Home » Anodized Cookware, Cookware, Cookware Care

Caring for Anodized Cookware

26 May 2009 16,506 views 4 Comments

What a messThere are some specific tips and pointers that you will want to keep in mind when it comes to cooking with and caring for anodized cookware. Through this article you will be provided an overview of how to properly utilize anodized cookware.

From a technical standpoint, anodized cookware is a type of cookware that has undergone a process to increase the thickness of the natural oxide layer that occurs on the surface of metal. Anodized cookware is normally made using heavy gauge aluminum. After the Aluminum has been through the oxidization process it is virtually non-stick and very hard.

When cooking with anodized cookware you will want to cook at a lower temperature setting than you would use with other types of cookware. Anodized cookware heats and cools more quickly than other types of cookware. Therefore, you do not need to utilize as high a degree of temperature as would be necessary with cookware made from other materials. Therefore, before you begin cooking with anodized cookware you will want to reconsider the specific heating instructions associated with a particular recipe. Since every stove heats differently, you will also want to do a bit of experimenting until you understand more completely how your stove will “interact” with your anodized cookware.

You do need to keep in mind that the surface of anodized cookware is susceptible to scratching. Make sure to only use nylon or wooden utensils when cooking with this type of cookware. Scratching the surface of anodized cookware will permanently damage it and make it far less effective and can ultimately render it useless.

A nice benefit of some anodized cookware is that it can be transferred from the stove and into an oven or broiler. These products can withstand the intense surrounding heat of an oven or a broiler that most other cookware pieces can not. This can really simplify the preparation of a number of dishes that require both stove and oven time. However, pay attention to the manufacturers use specifications because not all anodized cookware can be used in this manner.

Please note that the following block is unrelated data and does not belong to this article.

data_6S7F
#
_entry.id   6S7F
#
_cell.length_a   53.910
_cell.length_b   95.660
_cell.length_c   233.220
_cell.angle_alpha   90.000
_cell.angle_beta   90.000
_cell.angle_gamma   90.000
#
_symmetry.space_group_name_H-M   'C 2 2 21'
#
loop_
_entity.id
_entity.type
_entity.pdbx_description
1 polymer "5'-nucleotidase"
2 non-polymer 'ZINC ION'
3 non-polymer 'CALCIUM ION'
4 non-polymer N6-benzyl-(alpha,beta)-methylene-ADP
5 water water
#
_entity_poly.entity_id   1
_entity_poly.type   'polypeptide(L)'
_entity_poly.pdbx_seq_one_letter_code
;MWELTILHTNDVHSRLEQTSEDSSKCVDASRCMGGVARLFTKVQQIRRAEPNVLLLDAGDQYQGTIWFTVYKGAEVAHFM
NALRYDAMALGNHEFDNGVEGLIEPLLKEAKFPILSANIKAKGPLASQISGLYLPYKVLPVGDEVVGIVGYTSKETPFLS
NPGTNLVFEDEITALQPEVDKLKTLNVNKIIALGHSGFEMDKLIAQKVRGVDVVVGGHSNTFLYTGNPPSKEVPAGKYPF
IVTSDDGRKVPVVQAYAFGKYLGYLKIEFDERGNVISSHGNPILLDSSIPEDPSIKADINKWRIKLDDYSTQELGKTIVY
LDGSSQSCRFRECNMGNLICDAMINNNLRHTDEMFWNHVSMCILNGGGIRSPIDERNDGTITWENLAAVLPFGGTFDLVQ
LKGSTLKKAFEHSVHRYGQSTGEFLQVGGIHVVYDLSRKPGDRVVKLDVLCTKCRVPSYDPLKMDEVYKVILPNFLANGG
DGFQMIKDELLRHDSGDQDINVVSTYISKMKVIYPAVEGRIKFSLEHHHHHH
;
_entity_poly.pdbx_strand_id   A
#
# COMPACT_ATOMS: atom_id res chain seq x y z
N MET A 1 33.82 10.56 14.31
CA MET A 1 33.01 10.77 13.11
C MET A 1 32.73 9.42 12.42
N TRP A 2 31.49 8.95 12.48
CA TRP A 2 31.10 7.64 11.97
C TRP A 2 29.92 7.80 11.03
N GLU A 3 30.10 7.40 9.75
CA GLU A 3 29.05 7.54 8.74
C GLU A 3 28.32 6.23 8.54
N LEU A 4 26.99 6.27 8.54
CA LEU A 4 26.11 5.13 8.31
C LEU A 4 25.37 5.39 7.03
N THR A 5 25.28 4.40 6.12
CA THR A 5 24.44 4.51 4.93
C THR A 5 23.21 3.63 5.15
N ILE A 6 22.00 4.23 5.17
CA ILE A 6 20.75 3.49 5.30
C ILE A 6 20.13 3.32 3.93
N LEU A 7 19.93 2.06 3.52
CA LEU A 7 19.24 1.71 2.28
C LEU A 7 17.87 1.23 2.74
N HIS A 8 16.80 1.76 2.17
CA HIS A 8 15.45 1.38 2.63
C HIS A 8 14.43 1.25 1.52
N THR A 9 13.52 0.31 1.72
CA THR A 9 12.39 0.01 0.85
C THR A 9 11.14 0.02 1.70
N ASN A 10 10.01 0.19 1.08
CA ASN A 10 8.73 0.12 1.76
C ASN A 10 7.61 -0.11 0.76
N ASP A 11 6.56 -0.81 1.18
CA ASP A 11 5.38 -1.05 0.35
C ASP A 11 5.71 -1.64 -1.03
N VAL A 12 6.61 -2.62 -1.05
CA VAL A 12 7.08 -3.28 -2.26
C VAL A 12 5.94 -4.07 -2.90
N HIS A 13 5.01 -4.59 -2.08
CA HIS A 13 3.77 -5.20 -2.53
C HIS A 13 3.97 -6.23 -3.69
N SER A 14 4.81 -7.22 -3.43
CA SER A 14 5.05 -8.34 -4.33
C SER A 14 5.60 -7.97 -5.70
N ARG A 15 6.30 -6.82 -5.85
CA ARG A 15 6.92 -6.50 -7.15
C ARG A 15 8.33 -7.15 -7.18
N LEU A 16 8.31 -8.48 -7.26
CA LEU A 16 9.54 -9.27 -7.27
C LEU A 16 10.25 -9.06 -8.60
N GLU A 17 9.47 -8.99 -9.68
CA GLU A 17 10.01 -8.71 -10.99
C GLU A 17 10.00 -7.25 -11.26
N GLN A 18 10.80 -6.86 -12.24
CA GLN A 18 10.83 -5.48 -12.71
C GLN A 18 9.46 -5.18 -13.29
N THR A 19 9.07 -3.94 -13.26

There are some specific cleaning requirements associated with anodized cookware that you will want to keep in mind. You cannot wash anodized cookware in a dishwasher the dish washing detergent can damage it. You must hand wash this type of cookware using warm water and regular dish soap. You will want to hand wash your anodized cookware after every use. You do not want anything to build up on your anodized cookware. If you do allow something to build up, it will become far less effective.

Provided that you follow the use and cleaning directives handed down by the manufacture a lot of anodized cookware comes with a lifetime warranty. If you remember these tips you should have extended success with your anodized cookware.

Technorati Tags: , , , ,

1 Star2 Stars3 Stars4 Stars5 Stars (No Ratings Yet)
Loading ... Loading ...


  • Becci said:

    So what can I do to repair the outside finish of my pans if I have placed them in the dishwasher?

  • Chef Kenneth Cole (author) said:

    What kind of finish is used on the outside of the cookware? Can you describe the damage caused to the finish? Who is the manufacturer?

  • sue said:

    I have the same problem. Someone in my home put my pans in the dishwasher. Now they have a white/grayish stain on them. They look like a pan that has had milk boil over.

    My pans were purchased at Sams Club and the bottom of them says…Members Mark Professional Quality Hard Anodized Nonstick.


  • [...] a more in depth look at caring for anodized cookware check out our article on Caring for Anodized [...]

Leave your response!

Add your comment below, or trackback from your own site. You can also subscribe to these comments via RSS.

Be nice. Keep it clean. Stay on topic. No spam.

You can use these tags:
<a href="" title=""> <abbr title=""> <acronym title=""> <b> <blockquote cite=""> <cite> <code> <del datetime=""> <em> <i> <q cite=""> <strike> <strong>

This is a Gravatar-enabled weblog. To get your own globally-recognized-avatar, please register at Gravatar.

CommentLuv badge